Nabokov adds that "the initial shiver of inspiration" for Lolita "was somehow prompted by a newspaper story about an ape in the Jardin des Plantes who, after months of coaxing by a scientist, produced the first drawing ever charcoaled by an animal: this sketch showed the bars of the poor creature's cage". Neither the article nor the drawing has been recovered.
In response to an American critic who characterized Lolita as the record of Nabokov's "love affair with the romantic novel", Nabokov writes that "the substitution of 'English language' for 'romantic novel' would make this elegant formula more correct".
Nabokov concludes the afterword with a reference to his beloved first language, which he abandoned as a writer once he moved to the United States in 1940: "My private tragedy, which cannot, and indeed should not, be anybody's concern, is that I had to abandon my natural idiom, my untrammeled, rich, and infinitely docile Russian language for a second-rate brand of English".
Nabokov rated the book highly. In an interview for BBC Television in 1962, he said:
Lolita is a special favorite of mine. It was my most difficult book—the book that treated of a theme which was so distant, so remote, from my own emotional life that it gave me a special pleasure to use my combinational talent to make it real.
Over a year later, in an interview for Playboy, he said:
No, I shall never regret Lolita. She was like the composition of a beautiful puzzle—its composition and its solution at the same time, since one is a mirror view of the other, depending on the way you look. Of course she completely eclipsed my other works—at least those I wrote in English: The Real Life of Sebastian Knight, Bend Sinister, my short stories, my book of recollections; but I cannot grudge her this. There is a queer, tender charm about that mythical nymphet.
In the same year, in an interview with Life, Nabokov was asked which of his writings had most pleased him. He answered:
I would say that of all my books Lolita has left me with the most pleasurable afterglow—perhaps because it is the purest of all, the most abstract and carefully contrived. I am probably responsible for the odd fact that people don't seem to name their daughters Lolita any more. I have heard of young female poodles being given that name since 1956, but of no human beings.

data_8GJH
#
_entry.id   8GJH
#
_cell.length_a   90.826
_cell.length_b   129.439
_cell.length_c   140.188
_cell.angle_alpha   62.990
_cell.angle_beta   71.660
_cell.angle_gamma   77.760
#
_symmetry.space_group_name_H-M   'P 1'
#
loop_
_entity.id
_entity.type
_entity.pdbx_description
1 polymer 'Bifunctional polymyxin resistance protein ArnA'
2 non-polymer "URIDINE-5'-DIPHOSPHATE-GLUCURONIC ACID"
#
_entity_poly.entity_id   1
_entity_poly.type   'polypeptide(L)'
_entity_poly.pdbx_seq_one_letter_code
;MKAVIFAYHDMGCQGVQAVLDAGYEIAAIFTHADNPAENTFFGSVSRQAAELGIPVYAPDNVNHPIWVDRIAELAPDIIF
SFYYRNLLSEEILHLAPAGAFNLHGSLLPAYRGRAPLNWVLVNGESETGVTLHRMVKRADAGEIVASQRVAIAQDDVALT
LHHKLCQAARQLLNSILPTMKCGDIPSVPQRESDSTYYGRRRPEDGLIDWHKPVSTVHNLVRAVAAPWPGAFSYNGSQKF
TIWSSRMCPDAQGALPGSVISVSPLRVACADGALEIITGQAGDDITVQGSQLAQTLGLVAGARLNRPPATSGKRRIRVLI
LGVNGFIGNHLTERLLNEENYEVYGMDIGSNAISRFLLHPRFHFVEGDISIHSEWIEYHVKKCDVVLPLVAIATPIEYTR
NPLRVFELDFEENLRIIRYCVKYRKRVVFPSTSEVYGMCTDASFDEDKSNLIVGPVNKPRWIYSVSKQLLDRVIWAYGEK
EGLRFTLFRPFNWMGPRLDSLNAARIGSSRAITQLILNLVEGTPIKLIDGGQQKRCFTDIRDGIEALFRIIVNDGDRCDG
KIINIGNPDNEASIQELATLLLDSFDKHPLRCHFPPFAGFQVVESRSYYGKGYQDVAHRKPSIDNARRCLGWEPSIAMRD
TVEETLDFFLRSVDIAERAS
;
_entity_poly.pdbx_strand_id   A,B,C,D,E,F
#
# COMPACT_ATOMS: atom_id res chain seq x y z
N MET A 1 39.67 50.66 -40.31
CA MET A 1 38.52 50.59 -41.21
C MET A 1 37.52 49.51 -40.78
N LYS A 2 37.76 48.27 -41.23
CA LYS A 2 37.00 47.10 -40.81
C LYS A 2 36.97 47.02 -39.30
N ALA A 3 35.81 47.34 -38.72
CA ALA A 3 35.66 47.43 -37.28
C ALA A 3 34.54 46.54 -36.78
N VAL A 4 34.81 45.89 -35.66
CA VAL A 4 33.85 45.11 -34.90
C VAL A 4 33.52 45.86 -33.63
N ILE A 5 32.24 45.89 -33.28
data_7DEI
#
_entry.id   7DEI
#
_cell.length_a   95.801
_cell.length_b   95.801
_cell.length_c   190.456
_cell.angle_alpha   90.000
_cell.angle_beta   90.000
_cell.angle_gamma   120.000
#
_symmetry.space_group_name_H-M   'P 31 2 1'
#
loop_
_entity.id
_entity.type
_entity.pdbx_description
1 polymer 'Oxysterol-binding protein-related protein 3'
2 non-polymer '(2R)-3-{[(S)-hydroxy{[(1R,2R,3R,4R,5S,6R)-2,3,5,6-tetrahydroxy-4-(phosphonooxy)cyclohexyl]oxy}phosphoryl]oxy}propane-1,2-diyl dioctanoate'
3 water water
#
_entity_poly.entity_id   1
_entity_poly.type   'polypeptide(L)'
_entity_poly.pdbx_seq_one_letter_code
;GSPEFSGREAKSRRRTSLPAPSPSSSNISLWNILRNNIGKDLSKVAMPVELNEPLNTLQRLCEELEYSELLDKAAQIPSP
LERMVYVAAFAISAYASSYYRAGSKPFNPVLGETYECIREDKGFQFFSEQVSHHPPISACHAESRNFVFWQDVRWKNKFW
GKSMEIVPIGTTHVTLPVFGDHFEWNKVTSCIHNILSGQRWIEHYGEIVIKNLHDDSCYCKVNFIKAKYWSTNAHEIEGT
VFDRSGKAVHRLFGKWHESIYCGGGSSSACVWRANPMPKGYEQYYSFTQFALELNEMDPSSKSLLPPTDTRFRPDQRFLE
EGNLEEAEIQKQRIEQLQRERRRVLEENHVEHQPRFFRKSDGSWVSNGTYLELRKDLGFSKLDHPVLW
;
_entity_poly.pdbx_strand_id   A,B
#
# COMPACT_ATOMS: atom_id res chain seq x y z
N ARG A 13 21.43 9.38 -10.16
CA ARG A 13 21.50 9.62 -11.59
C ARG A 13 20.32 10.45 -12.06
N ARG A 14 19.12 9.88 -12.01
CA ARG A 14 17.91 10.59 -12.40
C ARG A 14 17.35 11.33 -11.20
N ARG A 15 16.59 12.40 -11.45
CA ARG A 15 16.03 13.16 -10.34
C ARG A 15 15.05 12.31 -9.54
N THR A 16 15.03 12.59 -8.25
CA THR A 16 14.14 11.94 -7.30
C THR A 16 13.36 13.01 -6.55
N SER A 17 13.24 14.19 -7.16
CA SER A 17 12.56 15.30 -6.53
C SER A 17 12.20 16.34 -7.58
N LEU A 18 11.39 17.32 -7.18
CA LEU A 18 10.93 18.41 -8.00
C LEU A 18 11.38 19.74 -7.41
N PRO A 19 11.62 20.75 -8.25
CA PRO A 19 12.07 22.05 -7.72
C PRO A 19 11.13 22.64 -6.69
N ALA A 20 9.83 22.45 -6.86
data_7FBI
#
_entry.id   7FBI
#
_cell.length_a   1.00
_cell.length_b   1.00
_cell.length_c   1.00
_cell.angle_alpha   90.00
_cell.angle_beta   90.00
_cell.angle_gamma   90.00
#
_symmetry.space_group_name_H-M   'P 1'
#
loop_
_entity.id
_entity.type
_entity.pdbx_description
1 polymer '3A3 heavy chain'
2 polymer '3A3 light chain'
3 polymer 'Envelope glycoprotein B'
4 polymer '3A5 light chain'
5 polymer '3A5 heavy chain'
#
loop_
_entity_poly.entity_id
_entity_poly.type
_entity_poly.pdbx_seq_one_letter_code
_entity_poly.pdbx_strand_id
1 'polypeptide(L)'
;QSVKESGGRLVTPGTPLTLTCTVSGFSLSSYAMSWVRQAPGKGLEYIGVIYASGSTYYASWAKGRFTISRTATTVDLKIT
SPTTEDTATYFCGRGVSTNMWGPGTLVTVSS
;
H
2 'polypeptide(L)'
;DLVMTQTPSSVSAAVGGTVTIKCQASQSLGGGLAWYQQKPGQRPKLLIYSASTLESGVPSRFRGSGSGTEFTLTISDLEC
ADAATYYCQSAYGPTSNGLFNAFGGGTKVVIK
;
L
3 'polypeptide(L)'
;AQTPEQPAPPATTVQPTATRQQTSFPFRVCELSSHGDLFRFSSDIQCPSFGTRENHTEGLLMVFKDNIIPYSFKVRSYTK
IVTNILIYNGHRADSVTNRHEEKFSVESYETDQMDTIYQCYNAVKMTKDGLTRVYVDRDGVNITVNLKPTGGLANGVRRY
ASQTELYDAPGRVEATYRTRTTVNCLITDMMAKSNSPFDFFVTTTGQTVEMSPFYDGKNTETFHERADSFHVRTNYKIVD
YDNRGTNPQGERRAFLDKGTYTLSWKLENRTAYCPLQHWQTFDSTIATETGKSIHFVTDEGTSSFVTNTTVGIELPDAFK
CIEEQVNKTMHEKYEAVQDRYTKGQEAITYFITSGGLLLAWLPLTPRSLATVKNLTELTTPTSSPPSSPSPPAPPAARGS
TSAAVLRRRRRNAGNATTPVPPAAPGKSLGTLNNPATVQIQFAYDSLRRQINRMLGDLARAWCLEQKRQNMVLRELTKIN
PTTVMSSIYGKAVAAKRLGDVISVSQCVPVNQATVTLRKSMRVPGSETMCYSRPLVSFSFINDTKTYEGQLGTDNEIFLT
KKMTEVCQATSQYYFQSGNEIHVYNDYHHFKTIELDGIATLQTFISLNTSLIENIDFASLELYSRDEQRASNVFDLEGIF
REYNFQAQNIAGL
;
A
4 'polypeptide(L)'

The Russian translation includes a "Postscriptum" in which Nabokov reconsiders his relationship with his native language. Referring to the afterword to the English edition, Nabokov states that only "the scientific scrupulousness led me to preserve the last paragraph of the American afterword in the Russian text..." He further explains that the "story of this translation is the story of a disappointment. Alas, that 'wonderful Russian language' which, I imagined, still awaits me somewhere, which blooms like a faithful spring behind the locked gate to which I, after so many years, still possess the key, turned out to be non-existent, and there is nothing beyond that gate, except for some burned out stumps and hopeless autumnal emptiness, and the key in my hand looks rather like a lock pick."
Lolita has been filmed twice, been a musical, four stage-plays, one completed opera, and two ballets. There is also Nabokov's unfilmed (and re-edited) screenplay, an uncompleted opera based on the work, and an "imagined opera" which combines elements of opera and dance.